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11 Tips On Coping With Cabin Fever

11 tips on dealing with isolation for a prolonged time.

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Coping With Cabin Fever | My Home Vitality

An introduction to cabin fever

These last few weeks have been extraordinary to say the least.

For many, this is a complete contradiction to their usual way of life – gyms, pubs, clubs, restaurants, sporting arenas – all shut down.

The imposed isolation is intended to keep people safe, but a side effect to this is the creation of an effect that, until now, the general population may not have been aware of but may soon become very familiar with…

Dealing With Cabin Fever - My Home Vitality

According to the Merriam-Webster; cabin fever is “the extreme irritability and restlessness from living in isolation or a confined indoor area for a prolonged time.”

You may have seen satirical portrayals of this effect on screen, the funniest in my mind being The Gold Rush starring Charlie Chaplin, but cabin fever is not going to be very funny for some.

The lockdown has stolen the routine and structure of many people’s lives and has shocked their very sense of being.

Loneliness has increased, as has the pressure on those sharing living spaces.

I have no doubt that once this situation is over, the clients I see for counselling will be presenting issues associated with this very topic, either as a single problem or something that has impacted on their existing concerns of anxiety, stress or depression.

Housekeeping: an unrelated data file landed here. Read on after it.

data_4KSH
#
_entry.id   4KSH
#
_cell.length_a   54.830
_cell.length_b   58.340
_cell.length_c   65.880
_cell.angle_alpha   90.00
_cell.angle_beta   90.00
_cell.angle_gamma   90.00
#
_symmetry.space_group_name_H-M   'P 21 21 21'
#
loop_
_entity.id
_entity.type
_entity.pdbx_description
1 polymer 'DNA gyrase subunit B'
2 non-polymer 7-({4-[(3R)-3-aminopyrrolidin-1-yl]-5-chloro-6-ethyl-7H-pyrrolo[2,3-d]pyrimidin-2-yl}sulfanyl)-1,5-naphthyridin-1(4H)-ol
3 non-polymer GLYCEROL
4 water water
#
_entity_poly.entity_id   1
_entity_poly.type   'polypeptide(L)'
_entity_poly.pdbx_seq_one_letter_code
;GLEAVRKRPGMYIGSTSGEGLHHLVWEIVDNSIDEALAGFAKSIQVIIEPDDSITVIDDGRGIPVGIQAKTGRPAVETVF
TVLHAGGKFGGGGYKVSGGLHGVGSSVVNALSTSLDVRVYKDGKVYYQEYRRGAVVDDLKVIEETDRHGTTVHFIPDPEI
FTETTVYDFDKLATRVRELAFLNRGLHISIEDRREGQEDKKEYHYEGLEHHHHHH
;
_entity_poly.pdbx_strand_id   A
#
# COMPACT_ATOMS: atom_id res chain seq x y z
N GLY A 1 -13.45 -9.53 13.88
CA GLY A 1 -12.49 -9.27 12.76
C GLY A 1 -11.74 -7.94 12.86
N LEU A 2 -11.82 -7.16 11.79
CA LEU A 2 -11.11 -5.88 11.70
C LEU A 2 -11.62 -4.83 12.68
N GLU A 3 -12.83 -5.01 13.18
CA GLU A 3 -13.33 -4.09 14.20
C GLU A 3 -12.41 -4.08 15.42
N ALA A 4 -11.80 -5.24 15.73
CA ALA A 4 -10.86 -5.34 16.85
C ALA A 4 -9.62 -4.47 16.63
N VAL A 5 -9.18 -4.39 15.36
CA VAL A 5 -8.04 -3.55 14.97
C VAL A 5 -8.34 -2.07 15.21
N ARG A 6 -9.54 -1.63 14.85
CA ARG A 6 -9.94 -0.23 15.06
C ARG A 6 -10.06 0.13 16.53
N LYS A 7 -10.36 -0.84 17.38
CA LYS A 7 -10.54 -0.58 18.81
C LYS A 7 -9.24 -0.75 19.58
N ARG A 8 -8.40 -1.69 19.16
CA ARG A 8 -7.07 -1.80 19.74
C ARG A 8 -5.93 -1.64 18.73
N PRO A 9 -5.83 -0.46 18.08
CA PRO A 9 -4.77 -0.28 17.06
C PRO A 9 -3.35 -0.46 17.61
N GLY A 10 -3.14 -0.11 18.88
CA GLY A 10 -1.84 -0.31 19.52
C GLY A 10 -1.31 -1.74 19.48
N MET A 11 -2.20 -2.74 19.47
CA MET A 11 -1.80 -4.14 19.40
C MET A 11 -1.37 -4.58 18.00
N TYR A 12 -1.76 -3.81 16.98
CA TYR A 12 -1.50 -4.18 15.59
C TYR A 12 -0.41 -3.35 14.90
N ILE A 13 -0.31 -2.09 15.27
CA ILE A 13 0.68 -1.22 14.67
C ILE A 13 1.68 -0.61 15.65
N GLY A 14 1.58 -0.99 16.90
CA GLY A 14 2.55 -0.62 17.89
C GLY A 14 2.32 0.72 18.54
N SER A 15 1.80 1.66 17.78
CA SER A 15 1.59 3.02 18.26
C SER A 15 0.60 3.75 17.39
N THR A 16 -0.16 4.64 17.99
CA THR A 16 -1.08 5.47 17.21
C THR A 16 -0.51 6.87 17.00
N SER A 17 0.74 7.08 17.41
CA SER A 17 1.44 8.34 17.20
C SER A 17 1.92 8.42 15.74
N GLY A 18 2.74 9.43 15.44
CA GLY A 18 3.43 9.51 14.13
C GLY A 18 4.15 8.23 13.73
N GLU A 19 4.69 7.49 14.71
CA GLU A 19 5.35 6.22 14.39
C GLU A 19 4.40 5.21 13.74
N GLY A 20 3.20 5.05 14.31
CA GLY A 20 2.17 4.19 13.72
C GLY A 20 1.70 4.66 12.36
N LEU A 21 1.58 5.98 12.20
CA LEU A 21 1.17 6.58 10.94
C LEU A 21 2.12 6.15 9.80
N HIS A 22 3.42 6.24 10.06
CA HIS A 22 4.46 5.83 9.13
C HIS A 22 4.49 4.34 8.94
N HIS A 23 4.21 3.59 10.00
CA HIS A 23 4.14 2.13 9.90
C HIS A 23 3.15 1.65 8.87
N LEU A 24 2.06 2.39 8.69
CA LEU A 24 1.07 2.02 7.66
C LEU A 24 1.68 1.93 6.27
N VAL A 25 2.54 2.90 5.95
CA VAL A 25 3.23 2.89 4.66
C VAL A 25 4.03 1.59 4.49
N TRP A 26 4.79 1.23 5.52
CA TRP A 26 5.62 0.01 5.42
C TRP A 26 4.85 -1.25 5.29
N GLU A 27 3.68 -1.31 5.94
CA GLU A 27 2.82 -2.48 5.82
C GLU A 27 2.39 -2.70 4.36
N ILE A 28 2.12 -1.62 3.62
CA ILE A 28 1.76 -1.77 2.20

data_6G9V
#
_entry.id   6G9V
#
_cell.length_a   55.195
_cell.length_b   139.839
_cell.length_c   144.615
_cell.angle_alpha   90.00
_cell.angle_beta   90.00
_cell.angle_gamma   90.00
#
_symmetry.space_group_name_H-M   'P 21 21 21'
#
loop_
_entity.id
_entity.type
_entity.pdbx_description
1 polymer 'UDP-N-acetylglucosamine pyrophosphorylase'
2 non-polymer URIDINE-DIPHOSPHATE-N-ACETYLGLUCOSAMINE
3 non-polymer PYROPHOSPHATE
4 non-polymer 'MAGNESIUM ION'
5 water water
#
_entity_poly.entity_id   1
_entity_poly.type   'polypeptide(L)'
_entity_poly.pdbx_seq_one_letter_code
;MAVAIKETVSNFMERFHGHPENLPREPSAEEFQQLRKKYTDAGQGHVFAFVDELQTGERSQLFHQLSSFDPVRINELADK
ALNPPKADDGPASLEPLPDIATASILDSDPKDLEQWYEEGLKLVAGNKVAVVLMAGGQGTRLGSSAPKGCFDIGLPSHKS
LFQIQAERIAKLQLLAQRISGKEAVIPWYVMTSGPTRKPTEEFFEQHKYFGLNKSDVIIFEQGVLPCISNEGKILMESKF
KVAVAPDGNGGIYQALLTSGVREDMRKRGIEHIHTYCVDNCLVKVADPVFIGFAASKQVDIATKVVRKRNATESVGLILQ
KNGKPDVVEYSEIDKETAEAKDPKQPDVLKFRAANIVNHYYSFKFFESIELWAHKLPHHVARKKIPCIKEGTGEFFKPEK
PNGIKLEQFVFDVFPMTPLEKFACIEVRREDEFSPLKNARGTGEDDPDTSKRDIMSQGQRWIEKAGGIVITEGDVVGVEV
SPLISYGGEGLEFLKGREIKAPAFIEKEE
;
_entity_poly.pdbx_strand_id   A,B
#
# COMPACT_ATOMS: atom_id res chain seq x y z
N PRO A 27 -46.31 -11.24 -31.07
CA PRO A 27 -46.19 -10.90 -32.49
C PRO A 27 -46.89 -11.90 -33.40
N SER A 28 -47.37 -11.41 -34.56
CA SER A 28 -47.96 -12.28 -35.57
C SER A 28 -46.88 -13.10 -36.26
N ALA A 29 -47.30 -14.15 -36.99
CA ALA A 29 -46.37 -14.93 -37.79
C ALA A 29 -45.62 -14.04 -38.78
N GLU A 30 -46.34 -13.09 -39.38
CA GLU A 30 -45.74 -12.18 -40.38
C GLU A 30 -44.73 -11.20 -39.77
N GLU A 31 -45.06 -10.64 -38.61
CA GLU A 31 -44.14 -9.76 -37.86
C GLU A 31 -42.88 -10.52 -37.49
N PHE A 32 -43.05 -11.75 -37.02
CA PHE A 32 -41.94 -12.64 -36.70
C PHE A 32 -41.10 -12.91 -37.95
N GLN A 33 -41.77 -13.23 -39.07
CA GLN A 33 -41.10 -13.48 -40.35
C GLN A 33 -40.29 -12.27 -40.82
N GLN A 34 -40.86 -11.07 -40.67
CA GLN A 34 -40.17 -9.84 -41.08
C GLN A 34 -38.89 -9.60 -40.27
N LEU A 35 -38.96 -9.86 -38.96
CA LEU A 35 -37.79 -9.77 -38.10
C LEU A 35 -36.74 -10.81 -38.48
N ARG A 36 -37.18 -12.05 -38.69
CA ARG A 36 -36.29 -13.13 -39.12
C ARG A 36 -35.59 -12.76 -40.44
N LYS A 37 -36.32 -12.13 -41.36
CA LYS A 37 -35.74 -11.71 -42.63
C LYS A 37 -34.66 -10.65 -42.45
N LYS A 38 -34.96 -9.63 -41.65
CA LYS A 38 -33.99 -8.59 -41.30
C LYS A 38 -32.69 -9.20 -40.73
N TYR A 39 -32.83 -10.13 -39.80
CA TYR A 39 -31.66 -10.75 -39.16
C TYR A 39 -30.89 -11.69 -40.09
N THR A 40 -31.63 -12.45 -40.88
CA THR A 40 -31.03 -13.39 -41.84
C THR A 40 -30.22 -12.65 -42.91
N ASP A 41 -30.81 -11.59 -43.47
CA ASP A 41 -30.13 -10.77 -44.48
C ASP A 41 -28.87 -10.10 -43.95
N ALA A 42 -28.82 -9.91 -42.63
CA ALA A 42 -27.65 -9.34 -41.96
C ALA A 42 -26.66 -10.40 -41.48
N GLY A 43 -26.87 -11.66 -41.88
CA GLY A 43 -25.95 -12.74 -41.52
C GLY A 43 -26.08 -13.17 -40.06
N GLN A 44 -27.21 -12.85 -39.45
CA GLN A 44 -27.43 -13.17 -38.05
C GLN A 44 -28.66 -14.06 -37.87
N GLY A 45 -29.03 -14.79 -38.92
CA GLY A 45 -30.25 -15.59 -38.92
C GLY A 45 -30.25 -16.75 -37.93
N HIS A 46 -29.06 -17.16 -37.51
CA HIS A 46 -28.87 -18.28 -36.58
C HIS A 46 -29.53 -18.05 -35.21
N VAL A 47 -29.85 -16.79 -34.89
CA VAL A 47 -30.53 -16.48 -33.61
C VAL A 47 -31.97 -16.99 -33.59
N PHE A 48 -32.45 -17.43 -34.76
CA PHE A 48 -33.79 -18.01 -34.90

What are the signs associated with cabin fever?

Amongst other things, cabin fever can include:

  • Feelings of claustrophobia (enhanced feelings if you already have it).
  • A sense of isolation and loneliness.
  • Increasing worry and anxiety.
  • Increasing tiredness and/or irritation.
  • Affected sleep patterns – potentially impacting physical and mental wellbeing.
  • Increased boredom.
  • Increased appetite, especially for sugary foods.
  • A lack of desire to exercise (or lack of motivation).
  • An internal conflict about going out and staying in.

How do you deal with cabin fever?

1. Create a structure to your life

Routine is built into the human psyche.

Plan, set goals, maybe even create a timetable – but don’t worry, they don’t have to be set in stone, you can be flexible.

Just remember that it’s a guide to what you want to do and when you want to do it.

Structure can make you feel motivated and in control rather than bored or overwhelmed.

2. Meal prep

Plan what you are going to eat daily or weekly.

This can help with your shopping protocols too.

Try cooking something from scratch, take advantage of this time to practice and develop your culinary skills.

Stick to the basics if needs be but benefit from the sense of accomplishment in what you produce.

Maybe even try growing your own food or see how your body feels on a new diet.

Just try it, use this period to experiment.


3. Switch off

Consider turning off all the electronic devices in your home, including your phone.

There is so much negativity in the media at the moment that it’s easy to get swallowed up in the commentary.

Find out how Shaun benefitted from moderating his time on social media


This situation is new to all of us, none of us have been here before and we all feel a little bit out of control, so let stuff go!

Only concentrate on what you can control, like turning everything off and appreciating the immediacy of nature.

This just might give you the mental and physical wellbeing boost you need, it’s a very useful mindfulness exercise.

4. Get “stuff” done

Get stuff done!

Use this time to do the jobs you’ve been meaning to do for ages.

Caveat – within reason!

A new kitchen extension is clearly a no-no but sorting out a cupboard, checking and filing outstanding paperwork or reading your backlog of books can all present situations that occupy your time and ease the feeling of cabin fever.